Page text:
October 2010


I’ve been in Boston this week at the International Leadership Association Conference.   I am always open to the unexpected when I travel, but I received an unexpected gift at this conference.

The ILA incorporates many ways of thinking about and practicing leadership.  One of the sessions I attended explored Leadership and the Language of Poetry. All the participants at the well attended session were invited to take 15 minutes to silently tour a display of 145 poems that had been printed out on individual sheets of paper, and make note of those that ‘spoke’ to us and our leadership journey.

Several resonated with various areas of my professional leadership journey.  Many of them moved me deeply.  I wasn’t the only one who was soon shedding tears as we quietly knelt on the floor before sheets of paper, or stood side by side at tables neatly laid out with pages and pages of poetry.

We were then invited to choose one.  Only one.

One poem touched me deeply, resonating with my journey of being parented, becoming a parent and my thoughts about parenting as a leadership journey.

We broke into small groups and were asked to read our chosen poem aloud to the others.  I found myself gasping for breath and reaching for more tissues to dry the tears that were now flowing freely.

The Gift

To pull the metal splinter from my palm

my father recited a story in a low voice.

I watched his lovely face and not the blade.

Before the story ended, he’d removed

The iron sliver I thought I’d die from.

I can’t remember the tale,

but hear his voice still, a well

of dark water, a prayer.

And I recall his hands,

two measures of tenderness

he laid against my face,

the flames of discipline

he raised above my head.

Had you entered that afternoon

you would have thought you saw a man

planting something in a boy’s palm,

a silver tear, a tiny flame.

Had you followed that boy

you would have arrived here,

where I bend over my wife’s right hand.

Look how I shave her thumbnail down

so carefully she feels no pain.

Watch as I lift the splinter out.

I was seven when my father

took my hand like this,

and I did not hold that shard

between my fingers and think,

Metal that will bury me,

Christen it Little Assasin,

Ore Going Deep for My Heart.

And I did not lift up my wound and cry,

Death visited here!

I did what a child does

when he’s given something to keep.

I kissed my father.

~ Li-Young Lee

Perhaps there was something particularly poignant about sharing a space of appreciating poetry in such an unexpected way that cracked something open in me.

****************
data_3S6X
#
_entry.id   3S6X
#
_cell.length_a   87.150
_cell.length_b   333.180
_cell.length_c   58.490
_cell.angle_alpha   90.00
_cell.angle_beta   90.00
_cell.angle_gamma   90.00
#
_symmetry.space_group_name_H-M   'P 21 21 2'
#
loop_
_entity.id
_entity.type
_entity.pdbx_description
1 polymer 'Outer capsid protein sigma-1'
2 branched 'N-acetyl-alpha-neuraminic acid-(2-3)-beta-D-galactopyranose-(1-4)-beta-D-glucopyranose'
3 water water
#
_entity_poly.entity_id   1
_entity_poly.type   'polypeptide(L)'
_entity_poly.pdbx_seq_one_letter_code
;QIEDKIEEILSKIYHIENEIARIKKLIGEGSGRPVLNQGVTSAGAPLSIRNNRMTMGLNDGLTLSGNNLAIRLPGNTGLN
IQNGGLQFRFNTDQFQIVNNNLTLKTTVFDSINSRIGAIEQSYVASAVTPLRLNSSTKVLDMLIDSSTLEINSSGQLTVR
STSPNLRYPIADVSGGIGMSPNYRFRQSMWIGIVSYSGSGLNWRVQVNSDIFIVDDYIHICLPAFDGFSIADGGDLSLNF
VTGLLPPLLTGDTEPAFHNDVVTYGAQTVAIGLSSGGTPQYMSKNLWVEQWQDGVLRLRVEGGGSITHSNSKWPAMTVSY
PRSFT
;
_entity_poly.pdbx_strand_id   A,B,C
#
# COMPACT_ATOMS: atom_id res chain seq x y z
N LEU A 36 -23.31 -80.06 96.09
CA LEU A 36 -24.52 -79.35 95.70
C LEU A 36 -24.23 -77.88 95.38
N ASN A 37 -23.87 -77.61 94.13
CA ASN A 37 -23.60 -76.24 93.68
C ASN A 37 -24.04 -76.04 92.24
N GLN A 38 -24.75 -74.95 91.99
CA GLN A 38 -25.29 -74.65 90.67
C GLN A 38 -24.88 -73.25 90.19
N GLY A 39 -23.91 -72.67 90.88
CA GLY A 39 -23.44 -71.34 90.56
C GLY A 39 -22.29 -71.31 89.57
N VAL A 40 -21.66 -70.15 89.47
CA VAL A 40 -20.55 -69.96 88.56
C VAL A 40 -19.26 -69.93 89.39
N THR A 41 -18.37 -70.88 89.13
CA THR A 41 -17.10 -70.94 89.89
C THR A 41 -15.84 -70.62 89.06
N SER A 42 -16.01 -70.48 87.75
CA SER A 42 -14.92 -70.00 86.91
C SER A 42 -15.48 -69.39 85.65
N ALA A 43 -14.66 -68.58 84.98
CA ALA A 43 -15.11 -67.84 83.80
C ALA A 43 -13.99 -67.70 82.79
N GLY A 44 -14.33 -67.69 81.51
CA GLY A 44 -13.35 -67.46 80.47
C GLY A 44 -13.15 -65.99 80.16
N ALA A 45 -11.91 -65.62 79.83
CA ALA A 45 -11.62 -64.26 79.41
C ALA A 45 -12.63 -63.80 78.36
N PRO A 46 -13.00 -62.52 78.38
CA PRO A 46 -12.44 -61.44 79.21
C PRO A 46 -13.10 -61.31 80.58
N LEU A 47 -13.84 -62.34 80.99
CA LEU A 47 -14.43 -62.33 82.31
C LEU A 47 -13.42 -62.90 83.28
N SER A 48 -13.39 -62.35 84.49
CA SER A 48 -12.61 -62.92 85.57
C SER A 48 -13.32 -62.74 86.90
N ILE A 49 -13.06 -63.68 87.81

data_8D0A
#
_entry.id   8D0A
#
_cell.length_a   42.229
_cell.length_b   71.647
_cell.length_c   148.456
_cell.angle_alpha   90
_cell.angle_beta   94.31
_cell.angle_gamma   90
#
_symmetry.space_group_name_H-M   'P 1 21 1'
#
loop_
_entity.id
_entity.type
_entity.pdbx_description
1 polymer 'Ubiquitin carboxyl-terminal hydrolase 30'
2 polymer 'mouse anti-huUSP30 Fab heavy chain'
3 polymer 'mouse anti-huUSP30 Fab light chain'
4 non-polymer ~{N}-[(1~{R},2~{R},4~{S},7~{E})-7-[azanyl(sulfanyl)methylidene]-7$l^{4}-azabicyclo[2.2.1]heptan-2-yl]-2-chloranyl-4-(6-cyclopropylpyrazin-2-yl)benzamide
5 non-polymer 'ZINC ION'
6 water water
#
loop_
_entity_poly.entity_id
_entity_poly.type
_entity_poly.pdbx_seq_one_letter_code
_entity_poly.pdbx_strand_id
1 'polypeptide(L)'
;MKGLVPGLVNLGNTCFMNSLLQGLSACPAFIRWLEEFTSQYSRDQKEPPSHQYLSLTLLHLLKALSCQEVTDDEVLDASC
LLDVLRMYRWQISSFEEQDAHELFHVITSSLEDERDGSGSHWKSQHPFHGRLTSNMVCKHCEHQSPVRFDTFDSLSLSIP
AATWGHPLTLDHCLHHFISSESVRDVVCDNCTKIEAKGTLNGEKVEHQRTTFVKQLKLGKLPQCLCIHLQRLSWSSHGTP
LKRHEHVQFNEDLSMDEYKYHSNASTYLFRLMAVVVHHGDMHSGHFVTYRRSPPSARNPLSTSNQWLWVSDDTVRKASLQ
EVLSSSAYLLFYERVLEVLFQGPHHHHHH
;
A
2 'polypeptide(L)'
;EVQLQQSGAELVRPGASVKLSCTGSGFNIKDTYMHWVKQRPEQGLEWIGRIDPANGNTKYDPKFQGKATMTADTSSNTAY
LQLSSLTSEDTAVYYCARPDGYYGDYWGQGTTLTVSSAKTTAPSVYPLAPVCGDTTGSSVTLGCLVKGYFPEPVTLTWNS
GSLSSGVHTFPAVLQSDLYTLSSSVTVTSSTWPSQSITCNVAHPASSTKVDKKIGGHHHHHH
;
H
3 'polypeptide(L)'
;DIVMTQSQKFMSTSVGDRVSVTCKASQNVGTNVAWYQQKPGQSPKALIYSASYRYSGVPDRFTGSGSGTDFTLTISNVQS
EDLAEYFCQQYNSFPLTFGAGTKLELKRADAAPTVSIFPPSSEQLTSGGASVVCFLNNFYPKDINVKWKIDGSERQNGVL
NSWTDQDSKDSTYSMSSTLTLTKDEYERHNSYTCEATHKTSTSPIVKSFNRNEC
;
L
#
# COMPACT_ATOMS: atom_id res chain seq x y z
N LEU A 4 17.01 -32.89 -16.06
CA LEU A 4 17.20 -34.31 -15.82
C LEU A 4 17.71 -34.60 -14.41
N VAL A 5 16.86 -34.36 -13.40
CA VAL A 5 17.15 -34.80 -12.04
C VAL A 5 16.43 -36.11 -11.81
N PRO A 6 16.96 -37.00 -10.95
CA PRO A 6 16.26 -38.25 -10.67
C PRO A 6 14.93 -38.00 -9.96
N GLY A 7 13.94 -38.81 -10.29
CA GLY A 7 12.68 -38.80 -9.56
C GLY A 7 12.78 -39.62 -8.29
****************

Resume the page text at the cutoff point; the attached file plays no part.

What I love about poetry is that another’s experience or story gifts us with an opportunity to connect with our own experience or story and to feel something, perhaps in an entirely new way.

My own story is about my father leaving my family when I was seven, about me choosing to leave the father of my child when our son was seven.  My story has been about a longing for such tenderness from ‘father’ at the age of seven, both for that little girl who still lives inside of my adult body, and also for my teenage son.

I also volunteer with several social profit projects that provide leadership opportunities to marginalized women and children who have either been abused by parents, or tragically lost their parents.

My own story has been re-written many times since I was seven years old, and since my son was seven.  I’ve come to realize that what may originally appear to be losses, are often unexpected gifts.

I’ve witnessed remarkable growth in those who have found tenderness from people other than their absent or abusive parents, who have become nurturers and shared that tenderness openly.

If this poem speaks to you, or if you have a poem that speaks to your journey as a parent, please share your comments, reflections, wisdom.

If you would like to know more about weaving music, art and poetry into leadership, visit:

http://www.pianoscapes.com/

www.davidmarkwardt.com

 

Emotional Intelligence For Dummies

It’s often said that we teach what we need to learn.

Professionally, I facilitate emotional intelligence sessions in the workplace, non-profit sector and in community groups.  Opportunities for me to learn about my own emotional intelligence have been presenting themselves quite frequently lately.  I don’t know about you, but when I find myself in those kind of experiential learning opportunities it’s usually because I’m not doing something as well as I think I should be.  Or sometimes, someone else isn’t doing something as well as I think they should be.

You know, those FGO’s?  ….uhm….Fabulous Growth Opportunities?  Yep, a lot of those FGO’s showing up lately.  For me and for my teenage son.  Because of course I’m trying to raise my son’s EQ (emotional intelligence quotient) as part of my parenting journey.